blood back out to the body.
• The left ventricle is the strongest of the heart's pumps. Its thicker muscles need
to perform contractions powerful enough to force the blood to all parts of the
• This strong contraction produces systolic blood pressure (the first and higher
number in blood pressure measurement). The lower number (diastolic blood
pressure) is measured when the left ventricle relaxes to refill with blood between
• Blood leaves the heart through the ascending aorta, the major artery that feeds
blood to the entire body.

The Valves

Valves are muscular flaps that open and close so blood will flow in the right direction.
There are four valves in the heart:

• The tricuspid regulates blood flow between the right atrium and the right
• The pulmonary valve opens to allow blood to flow from the right ventricle to the
• The mitral valve regulates blood flow between the left atrium and the left
• The aortic valve allows blood to flow from the left ventricle to the ascending

The Heart's Electrical System.

The heartbeats are triggered and regulated by the conducting system, a network of
specialized muscle cells that form an independent electrical system in the heart
muscles. These cells are connected by channels that pass chemically caused electrical
Left Sided Congestive Heart Failure


Reduced myocardial contractility
o Myocardial Infarction Increases cardiac workload
o Hypertension Decreased diastolic filling
o Aortic stenos is insufficiency Obstructions of left atrial emptying
o Mitral stenos is insufficiency

Bloods dams back into Left sided CHF Left atrial pressure
the pulmonary
capillary bed
Stroke volume decreases

Pressure at the Bloods flow to the kidneys

pulmonary capillary bed Tissue perfusion

RAAS stimulation
Pulmonary edema Cellular hypoxia

Vasoconstriction and
reabsorption of Na and water

ECF volume
Total blood volume
Systemic BP
Sign and Symptoms

Symptoms are dependent on two factors. The first is based on the side of the heart,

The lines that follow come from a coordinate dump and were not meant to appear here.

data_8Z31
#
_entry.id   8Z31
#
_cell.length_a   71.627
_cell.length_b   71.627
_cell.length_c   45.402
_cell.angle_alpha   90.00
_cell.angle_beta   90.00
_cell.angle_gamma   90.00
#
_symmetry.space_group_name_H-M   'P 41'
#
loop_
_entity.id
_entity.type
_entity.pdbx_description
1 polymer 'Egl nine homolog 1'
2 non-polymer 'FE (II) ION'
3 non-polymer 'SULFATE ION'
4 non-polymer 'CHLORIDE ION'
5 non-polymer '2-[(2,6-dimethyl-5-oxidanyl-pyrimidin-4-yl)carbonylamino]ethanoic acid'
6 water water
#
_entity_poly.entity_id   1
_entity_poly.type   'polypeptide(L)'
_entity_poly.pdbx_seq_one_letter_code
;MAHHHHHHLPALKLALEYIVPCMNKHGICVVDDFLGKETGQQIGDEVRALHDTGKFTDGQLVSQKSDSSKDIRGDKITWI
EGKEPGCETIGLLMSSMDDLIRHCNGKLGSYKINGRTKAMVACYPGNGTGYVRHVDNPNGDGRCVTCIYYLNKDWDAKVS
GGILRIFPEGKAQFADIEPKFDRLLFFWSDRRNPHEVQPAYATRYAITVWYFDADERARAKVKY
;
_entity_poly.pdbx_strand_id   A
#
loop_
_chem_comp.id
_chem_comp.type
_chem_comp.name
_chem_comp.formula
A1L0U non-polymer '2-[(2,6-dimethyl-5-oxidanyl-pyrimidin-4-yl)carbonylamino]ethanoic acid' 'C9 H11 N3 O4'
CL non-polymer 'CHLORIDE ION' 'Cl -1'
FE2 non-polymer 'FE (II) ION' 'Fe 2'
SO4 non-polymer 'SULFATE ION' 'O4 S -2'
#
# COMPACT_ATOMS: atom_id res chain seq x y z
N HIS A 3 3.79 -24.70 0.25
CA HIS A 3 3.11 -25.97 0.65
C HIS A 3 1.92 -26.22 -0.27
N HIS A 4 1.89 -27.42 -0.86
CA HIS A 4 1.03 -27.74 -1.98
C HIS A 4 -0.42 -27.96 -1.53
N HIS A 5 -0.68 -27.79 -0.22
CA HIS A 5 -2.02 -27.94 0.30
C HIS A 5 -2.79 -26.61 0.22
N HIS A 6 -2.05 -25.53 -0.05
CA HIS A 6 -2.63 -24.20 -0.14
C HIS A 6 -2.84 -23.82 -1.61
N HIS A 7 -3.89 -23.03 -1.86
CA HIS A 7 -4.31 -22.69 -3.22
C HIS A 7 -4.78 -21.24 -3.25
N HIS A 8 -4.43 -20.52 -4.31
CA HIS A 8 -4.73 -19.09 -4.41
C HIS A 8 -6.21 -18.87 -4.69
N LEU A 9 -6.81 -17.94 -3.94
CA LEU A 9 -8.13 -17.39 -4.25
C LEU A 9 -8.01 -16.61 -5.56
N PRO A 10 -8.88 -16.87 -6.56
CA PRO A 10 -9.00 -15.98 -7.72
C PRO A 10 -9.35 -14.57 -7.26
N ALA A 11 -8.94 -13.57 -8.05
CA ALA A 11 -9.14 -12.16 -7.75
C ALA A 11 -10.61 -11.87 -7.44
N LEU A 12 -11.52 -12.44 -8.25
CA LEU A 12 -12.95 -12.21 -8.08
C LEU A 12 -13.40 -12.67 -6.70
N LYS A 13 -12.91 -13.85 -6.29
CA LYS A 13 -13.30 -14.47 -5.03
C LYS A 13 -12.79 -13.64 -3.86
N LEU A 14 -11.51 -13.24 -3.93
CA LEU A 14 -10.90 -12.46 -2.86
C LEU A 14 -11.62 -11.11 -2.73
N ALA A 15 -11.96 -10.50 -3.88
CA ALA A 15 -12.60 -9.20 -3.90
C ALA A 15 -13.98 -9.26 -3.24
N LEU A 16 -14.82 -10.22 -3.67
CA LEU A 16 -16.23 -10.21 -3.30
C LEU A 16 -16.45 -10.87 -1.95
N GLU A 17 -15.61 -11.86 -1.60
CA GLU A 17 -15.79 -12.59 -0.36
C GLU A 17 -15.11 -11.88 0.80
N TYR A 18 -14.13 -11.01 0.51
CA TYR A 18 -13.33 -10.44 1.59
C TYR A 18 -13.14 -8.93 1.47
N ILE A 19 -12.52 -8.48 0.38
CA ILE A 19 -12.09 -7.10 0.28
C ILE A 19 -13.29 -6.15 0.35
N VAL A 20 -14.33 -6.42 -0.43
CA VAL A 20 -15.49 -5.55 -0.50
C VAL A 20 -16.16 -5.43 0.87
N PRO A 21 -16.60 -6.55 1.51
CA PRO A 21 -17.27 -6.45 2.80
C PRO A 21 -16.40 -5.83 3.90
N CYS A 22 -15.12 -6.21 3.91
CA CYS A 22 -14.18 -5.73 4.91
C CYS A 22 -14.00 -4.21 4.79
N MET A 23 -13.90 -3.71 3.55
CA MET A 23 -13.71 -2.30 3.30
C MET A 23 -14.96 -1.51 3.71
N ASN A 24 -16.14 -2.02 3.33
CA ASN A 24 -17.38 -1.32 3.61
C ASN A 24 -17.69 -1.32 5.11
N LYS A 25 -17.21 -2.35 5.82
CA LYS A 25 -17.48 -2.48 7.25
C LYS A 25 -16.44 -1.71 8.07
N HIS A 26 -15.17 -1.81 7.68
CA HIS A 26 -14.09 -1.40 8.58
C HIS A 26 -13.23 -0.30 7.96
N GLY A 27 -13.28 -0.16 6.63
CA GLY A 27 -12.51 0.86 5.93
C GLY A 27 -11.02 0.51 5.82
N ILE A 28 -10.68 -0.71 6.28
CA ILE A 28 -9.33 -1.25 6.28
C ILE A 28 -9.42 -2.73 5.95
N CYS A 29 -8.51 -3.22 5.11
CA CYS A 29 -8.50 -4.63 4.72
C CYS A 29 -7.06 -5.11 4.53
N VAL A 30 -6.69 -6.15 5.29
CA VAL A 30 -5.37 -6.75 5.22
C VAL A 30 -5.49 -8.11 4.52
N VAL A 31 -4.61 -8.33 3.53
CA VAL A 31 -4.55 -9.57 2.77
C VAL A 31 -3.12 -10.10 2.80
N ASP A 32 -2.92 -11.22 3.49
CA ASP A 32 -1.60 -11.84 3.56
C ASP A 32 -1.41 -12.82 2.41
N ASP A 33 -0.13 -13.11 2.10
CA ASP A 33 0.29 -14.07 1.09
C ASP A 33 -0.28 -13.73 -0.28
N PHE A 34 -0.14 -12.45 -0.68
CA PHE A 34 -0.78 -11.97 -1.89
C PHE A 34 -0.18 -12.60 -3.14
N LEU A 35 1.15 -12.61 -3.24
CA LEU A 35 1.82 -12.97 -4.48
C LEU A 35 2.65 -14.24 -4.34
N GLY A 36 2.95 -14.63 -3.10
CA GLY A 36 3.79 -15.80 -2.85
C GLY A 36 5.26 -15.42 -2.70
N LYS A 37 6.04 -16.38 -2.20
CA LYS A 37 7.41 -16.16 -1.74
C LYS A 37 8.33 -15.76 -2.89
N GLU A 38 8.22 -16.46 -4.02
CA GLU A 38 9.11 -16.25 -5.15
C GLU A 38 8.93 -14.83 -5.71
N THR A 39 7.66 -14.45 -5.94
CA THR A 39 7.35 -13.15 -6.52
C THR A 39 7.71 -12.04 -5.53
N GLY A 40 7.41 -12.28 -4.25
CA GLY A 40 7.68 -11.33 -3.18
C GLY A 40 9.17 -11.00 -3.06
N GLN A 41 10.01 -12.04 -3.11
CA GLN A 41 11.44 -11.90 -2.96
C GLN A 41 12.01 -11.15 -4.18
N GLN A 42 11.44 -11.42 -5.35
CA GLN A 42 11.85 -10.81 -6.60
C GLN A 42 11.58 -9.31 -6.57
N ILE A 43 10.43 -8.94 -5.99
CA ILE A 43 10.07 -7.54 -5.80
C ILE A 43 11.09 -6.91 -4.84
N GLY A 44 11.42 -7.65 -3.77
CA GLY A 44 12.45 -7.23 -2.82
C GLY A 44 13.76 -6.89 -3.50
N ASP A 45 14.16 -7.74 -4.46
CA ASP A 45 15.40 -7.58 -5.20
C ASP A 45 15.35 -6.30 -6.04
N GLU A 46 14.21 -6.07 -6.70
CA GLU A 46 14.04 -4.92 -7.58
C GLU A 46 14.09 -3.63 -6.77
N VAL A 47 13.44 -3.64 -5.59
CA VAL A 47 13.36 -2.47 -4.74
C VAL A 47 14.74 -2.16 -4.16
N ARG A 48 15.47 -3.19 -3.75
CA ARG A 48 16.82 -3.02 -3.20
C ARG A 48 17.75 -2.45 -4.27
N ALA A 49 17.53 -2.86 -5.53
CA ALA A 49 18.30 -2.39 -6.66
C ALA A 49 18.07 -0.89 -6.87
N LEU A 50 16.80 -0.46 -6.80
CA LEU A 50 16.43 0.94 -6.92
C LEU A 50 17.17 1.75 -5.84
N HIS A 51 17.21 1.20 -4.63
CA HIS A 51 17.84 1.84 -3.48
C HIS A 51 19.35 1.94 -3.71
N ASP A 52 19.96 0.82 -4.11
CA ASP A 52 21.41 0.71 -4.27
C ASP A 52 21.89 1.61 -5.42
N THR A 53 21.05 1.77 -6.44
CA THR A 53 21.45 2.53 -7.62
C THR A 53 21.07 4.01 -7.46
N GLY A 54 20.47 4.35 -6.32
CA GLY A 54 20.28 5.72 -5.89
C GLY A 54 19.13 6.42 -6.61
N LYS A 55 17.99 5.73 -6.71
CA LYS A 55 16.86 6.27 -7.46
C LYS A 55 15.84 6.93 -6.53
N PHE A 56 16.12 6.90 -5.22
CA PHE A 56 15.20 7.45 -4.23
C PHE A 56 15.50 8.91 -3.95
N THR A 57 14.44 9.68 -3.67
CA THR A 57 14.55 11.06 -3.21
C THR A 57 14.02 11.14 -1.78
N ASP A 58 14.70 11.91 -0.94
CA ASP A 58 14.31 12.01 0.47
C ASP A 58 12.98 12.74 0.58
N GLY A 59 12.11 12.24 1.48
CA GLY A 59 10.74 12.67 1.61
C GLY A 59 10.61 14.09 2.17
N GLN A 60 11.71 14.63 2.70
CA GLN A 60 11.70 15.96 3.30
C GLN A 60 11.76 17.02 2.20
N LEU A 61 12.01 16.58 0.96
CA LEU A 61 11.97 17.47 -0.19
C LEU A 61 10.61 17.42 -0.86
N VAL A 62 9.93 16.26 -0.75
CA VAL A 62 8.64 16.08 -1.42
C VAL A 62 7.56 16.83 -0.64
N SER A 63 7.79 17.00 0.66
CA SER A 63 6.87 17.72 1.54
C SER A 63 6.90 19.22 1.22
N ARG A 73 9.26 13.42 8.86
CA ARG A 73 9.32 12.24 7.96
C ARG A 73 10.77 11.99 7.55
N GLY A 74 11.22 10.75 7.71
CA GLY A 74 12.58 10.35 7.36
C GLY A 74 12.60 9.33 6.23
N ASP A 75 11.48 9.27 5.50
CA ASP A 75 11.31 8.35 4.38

right or left, that is involved. The second factor is based on the type of failure, either
diastolic or systolic. Symptoms and presentation may be indistinguishable making
diagnosis impossible based on symptoms.

Left side of the heart pumps blood from the lungs to the organs, failure to do so leads to
congestion of the lung veins and symptoms that reflect this, as well as reduced supply
of blood to the tissues.

The predominant respiratory symptom is shortness of breath on exertion

(dyspnea) or in severe cases at rest - and easy fatigueability. Orthopnea is
increasing breathlessness on reclining, often measured in the number of pillows
required to lie comfortably. Paroxysmal nocturnal dyspnea is a nighttime attack of
severe breathlessness, usually several hours after going to sleep. Poor circulation to
the body leads to dizziness, confusion and diaphoresis and cool extremities at

Predominant left-sided clinical signs are tachypnea and increased work of breathing
(signs of respiratory distress not specific to heart failure), rales or crackles, which
suggests the development of pulmonary edema, dullness of the lung fields to
percussion and diminished breath sounds at the bases of the lung, which suggests the
development of a pleural effusion (fluid collection in the pleural cavity) that is
transudative in nature, and cyanosis which suggests hypoxemia, caused by the
decreased rate of diffusion of oxygen from fluid-filled alveoli to the pulmonary
Right Sided Congestive Heart Failure


LSCHF Reduced myocardial Increases cardiac
Pulmonary Embolism contractility workload
Right ventricular infarction
Congenital septal defects

Decreased diastolic filling

Obstruction of right atrial Contraction of right sided
emptying atrial filling

Increase right atrial pressure Right sided CHF Blood drains back from RV
to RA

s/s: Increased pressure in the veins

Neck vein engorgement
Portal hypertension
Peripheral edema